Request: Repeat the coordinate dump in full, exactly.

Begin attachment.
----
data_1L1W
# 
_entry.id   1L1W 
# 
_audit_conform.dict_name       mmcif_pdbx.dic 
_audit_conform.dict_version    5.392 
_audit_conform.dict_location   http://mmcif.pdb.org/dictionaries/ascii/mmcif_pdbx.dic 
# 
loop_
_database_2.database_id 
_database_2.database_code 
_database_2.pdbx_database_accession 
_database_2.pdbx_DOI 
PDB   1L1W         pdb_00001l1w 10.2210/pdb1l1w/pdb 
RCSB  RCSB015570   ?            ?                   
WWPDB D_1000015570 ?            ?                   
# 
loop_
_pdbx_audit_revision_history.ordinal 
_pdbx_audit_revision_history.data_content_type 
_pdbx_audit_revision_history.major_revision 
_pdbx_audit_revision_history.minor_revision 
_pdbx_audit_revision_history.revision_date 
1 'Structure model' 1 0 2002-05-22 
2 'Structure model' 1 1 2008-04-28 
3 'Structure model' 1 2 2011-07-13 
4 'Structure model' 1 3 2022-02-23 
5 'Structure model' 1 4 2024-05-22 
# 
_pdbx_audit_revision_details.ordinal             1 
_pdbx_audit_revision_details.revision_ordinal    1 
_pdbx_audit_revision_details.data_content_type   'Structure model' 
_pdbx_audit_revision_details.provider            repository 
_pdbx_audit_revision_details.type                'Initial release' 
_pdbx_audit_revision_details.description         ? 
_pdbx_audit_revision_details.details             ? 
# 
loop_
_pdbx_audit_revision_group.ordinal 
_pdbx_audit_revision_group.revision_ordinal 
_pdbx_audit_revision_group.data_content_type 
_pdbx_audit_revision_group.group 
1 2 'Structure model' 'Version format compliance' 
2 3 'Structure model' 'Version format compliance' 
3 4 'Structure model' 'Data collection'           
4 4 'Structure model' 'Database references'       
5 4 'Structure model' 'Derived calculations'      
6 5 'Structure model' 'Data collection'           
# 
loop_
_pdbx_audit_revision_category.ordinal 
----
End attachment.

data_1L1W
# 
_entry.id   1L1W 
# 
_audit_conform.dict_name       mmcif_pdbx.dic 
_audit_conform.dict_version    5.392 
_audit_conform.dict_location   http://mmcif.pdb.org/dictionaries/ascii/mmcif_pdbx.dic 
# 
loop_
_database_2.database_id 
_database_2.database_code 
_database_2.pdbx_database_accession 
_database_2.pdbx_DOI 
PDB   1L1W         pdb_00001l1w 10.2210/pdb1l1w/pdb 
RCSB  RCSB015570   ?            ?                   
WWPDB D_1000015570 ?            ?                   
# 
loop_
_pdbx_audit_revision_history.ordinal 
_pdbx_audit_revision_history.data_content_type 
_pdbx_audit_revision_history.major_revision 
_pdbx_audit_revision_history.minor_revision 
_pdbx_audit_revision_history.revision_date 
1 'Structure model' 1 0 2002-05-22 
2 'Structure model' 1 1 2008-04-28 
3 'Structure model' 1 2 2011-07-13 
4 'Structure model' 1 3 2022-02-23 
5 'Structure model' 1 4 2024-05-22 
# 
_pdbx_audit_revision_details.ordinal             1 
_pdbx_audit_revision_details.revision_ordinal    1 
_pdbx_audit_revision_details.data_content_type   'Structure model' 
_pdbx_audit_revision_details.provider            repository 
_pdbx_audit_revision_details.type                'Initial release' 
_pdbx_audit_revision_details.description         ? 
_pdbx_audit_revision_details.details             ? 
# 
loop_
_pdbx_audit_revision_group.ordinal 
_pdbx_audit_revision_group.revision_ordinal 
_pdbx_audit_revision_group.data_content_type 
_pdbx_audit_revision_group.group 
1 2 'Structure model' 'Version format compliance' 
2 3 'Structure model' 'Version format compliance' 
3 4 'Structure model' 'Data collection'           
4 4 'Structure model' 'Database references'       
5 4 'Structure model' 'Derived calculations'      
6 5 'Structure model' 'Data collection'           
# 
loop_
_pdbx_audit_revision_category.ordinal 